I steer well clear of docs and nutritionists, they can grasp neither logic nor science, a dangerous combination for people supposedly charged with improving health outcomes.

    Last year I visited the doc because I needed to get a vaccination, he commented I was a rare visitor in the surgery. I commented that it was because I was generally healthier when I didn’t see doctors than when I did. Completely went over his head

  7. I used to work at a Stilton factory about 12 years ago. They experimented with a low salt recipe for white stilton which failed miserably. The cheese started to go brown after just a few days during the maturation process.

    Clearly the people perpetuating the low/no salt dogma are morons.

  8. SMFS-

    You don’t understand. Salt makes food more pleasurable to eat. Pleasure is harmful. Big Food (including apparently Big Cheese) put pleasure-inducing drugs like salt in their food to seduce us, like paedophiles grooming children. If we don’t ban paedofood now, society will collapse. Anyone who supports paedofood is evil. Do you support grooming innocent children with paedofood? You monster!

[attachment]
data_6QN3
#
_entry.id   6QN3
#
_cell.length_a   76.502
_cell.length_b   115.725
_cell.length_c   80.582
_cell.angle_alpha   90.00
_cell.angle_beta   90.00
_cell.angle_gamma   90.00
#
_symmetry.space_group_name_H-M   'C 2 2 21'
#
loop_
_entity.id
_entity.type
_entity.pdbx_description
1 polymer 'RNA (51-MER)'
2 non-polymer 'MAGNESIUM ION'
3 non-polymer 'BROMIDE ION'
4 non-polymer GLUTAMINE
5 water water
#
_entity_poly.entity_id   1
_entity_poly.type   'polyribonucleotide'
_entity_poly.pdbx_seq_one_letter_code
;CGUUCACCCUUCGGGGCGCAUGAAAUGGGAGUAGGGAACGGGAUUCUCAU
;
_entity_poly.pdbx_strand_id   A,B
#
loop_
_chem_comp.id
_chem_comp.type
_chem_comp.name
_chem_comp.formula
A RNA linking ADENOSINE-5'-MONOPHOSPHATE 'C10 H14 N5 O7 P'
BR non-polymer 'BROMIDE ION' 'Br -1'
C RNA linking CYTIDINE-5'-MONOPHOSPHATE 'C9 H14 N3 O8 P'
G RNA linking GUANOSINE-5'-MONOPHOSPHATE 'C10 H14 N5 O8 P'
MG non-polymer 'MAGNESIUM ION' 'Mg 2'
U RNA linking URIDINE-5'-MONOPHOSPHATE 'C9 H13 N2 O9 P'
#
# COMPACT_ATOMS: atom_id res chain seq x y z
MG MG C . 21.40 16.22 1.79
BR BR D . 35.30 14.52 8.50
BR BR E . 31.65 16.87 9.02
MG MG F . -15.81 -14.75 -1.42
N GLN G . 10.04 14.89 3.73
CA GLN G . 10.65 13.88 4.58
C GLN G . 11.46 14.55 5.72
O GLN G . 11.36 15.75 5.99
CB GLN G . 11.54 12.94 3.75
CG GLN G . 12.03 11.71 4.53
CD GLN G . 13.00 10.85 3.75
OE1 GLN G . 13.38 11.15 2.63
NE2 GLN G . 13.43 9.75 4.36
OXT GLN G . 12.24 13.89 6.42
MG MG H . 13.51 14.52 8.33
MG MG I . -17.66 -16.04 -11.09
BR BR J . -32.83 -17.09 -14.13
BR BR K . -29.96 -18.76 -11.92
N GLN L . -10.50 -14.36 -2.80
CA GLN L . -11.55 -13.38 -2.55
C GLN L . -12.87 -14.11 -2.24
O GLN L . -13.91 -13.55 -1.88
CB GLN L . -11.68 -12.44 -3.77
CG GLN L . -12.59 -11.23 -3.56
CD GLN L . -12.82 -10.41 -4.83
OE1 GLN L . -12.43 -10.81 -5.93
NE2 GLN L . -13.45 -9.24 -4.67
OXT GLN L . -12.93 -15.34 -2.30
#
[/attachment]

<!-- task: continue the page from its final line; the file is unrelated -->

9. See, I actually am concerned about salt levels in various processed foods. And can see an argument that “something must be done” because consumer choice is a weak tool if consumers are not well informed (and the school system doesn’t do a terribly good at that).

    I appreciate that consumers have access to nutritional information on sides of packets but even if they read it, a lot of people are “number blind” or have no sense of numerical scale and proportion (this isn’t just limited to journalists, though I did see a newspaper headline about the NHS having a £40 BILLION TRANSLATION BILL annually, which amused me) and to make full use of those nutritional information sheets you need either a calculator or moderately sharp mental arithmetic skills. And preferably a set of scales, a food diary and a spreadsheet.

    I wish companies would get on and do something about it (I understand some attempts have been made, but it’s a gradual process because of technical difficulties making the recipe work still, and to stop people noticing a sudden change in taste) and don’t think it would be grossly unfair if an elected, ergo diselectable, government gave an appropriate kick up the backside.